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Effects of Hydration on Structure and Phase Behavior of Pig Gastric Mucin Elucidated by SAXS

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  • Yana Znamenskaya Falk, Malmö University
  • ,
  • Johan Engblom, Malmö University
  • ,
  • Jan Skov Pedersen
  • Thomas Arnebrant, Malmö University
  • ,
  • Vitaly Kocherbitov, Malmö University

In this work small-angle X-ray scattering (SAXS) was used to study hydration and temperature-induced changes of pig gastric mucin (PGM) within the entire concentration range. The scattering is interpreted as originating from PGM fiber-like structures that adopt rod-like bottle-brush conformation in dilute solutions. On the basis of the knowledge about molecular structure of mucins and SAXS data for dilute solutions, we propose a theoretical model for predicting mucin conformation in solution and calculate the corresponding scattering profile. This bottle-brush model comprises a protein backbone with carbohydrate side chains and corresponding structural parameters, such as grafting distance and lengths of the backbone and side chains. It describes the experimental PGM data from dilute solutions in the full q range very well. It furthermore suggests that the carbohydrate side chains are grafted with a regular separation of around 5 nm and a length of 14 nm. The cross-section size with a radius of about 1 nm is also in accordance with the size of the carbohydrate units. Structuring of PGM solutions at higher concentrations was investigated by analyzing semidilute and concentrated PGM samples. Starting at about 20 wt %, Bragg peaks become clearly visible indicating a more ordered mucin system. In very dehydrated and fully dry mucin samples these peaks are not present indicating lack of long-range order. The SAXS data show that the structural change occurring at about 80 wt % mucin and 25 degrees C corresponds to a glass transition in agreement with our previous calorimetric results. Temperature also has an effect on the phase behavior of mucin. At intermediate levels of hydration, a phase transition is observed at about 60-70 degrees C. The main Bragg peak appears to split in two, indicating formation of a different structure at elevated temperatures. These findings are used to improve the PGM water phase diagram.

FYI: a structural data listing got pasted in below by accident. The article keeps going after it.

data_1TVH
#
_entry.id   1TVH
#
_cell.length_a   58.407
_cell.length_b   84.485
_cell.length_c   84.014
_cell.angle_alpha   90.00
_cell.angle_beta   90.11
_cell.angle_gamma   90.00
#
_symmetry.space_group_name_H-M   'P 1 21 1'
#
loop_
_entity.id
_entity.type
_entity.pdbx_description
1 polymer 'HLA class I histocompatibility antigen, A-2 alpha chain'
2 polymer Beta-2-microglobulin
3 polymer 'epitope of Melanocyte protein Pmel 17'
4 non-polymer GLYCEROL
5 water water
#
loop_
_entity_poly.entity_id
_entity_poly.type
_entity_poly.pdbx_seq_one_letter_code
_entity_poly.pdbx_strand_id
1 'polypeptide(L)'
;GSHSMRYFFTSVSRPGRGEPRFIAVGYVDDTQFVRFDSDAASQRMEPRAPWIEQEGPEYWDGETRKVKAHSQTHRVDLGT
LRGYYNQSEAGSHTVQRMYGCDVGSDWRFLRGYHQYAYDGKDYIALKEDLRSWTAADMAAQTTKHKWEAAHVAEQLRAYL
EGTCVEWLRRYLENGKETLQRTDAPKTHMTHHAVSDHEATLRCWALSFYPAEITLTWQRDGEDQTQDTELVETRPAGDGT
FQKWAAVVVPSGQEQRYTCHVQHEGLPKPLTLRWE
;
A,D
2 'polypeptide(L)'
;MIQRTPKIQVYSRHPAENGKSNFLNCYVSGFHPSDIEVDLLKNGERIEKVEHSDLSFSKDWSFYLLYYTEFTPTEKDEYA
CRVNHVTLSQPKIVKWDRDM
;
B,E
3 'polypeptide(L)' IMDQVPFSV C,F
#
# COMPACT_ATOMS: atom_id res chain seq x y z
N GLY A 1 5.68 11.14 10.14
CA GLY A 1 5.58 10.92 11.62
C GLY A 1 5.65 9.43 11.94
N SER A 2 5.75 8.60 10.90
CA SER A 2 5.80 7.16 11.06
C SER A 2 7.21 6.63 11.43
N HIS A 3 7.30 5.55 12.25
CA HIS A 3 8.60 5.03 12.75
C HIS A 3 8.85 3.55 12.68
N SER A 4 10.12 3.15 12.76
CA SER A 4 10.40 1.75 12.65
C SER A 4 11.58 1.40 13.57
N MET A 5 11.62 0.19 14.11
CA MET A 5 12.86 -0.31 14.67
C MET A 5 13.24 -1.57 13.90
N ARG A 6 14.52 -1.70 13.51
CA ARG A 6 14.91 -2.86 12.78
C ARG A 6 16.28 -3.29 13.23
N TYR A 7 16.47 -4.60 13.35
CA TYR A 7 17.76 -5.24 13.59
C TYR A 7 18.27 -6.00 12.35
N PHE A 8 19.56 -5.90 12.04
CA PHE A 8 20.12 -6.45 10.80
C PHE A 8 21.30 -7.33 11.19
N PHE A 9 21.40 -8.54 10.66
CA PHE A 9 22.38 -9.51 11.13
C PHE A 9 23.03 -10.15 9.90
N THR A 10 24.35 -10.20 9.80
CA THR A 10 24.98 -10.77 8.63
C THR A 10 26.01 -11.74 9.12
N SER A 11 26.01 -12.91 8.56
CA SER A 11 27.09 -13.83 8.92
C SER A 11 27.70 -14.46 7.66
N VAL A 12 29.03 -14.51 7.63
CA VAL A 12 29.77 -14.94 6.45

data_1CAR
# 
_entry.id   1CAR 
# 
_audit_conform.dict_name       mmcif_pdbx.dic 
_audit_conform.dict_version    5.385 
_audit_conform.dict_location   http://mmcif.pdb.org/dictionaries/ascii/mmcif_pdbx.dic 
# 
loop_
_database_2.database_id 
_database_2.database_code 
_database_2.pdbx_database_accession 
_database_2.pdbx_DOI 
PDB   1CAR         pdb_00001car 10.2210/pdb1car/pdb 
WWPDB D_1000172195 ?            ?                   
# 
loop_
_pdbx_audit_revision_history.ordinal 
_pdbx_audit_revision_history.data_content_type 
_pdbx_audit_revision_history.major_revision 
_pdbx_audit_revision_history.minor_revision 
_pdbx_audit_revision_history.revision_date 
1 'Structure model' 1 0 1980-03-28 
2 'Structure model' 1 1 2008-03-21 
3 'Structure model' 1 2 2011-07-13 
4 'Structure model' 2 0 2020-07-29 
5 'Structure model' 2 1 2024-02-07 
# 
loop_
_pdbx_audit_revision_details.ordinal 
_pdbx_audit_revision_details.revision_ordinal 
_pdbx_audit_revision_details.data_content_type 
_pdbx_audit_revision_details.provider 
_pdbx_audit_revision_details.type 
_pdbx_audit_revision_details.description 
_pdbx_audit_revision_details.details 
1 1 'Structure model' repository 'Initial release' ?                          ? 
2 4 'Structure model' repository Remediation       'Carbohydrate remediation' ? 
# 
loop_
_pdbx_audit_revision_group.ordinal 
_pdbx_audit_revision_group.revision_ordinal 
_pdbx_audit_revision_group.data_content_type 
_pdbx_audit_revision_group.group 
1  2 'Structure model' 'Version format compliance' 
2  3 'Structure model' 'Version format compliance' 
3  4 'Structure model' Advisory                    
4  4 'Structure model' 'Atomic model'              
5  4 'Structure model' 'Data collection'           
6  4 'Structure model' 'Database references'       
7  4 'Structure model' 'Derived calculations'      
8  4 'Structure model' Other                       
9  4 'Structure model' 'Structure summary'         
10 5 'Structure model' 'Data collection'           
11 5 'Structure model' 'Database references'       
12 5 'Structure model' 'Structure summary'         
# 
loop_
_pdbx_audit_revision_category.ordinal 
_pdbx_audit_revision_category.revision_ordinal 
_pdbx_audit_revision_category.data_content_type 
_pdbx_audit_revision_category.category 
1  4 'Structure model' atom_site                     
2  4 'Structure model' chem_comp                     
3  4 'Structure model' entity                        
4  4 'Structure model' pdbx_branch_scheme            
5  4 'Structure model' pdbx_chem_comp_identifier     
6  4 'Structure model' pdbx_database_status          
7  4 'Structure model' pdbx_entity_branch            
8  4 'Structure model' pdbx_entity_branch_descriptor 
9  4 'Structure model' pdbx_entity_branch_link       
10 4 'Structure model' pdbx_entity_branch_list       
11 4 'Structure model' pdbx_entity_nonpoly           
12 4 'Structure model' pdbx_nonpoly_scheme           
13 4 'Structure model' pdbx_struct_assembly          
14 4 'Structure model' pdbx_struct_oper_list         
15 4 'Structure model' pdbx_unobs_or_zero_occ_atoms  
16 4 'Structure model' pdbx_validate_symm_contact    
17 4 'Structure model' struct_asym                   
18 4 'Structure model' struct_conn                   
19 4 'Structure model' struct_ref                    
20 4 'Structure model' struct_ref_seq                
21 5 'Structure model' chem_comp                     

Original languageEnglish
JournalJournal of Physical Chemistry B
Pages (from-to)7539-7546
Number of pages8
Publication statusPublished - 2 Aug 2018

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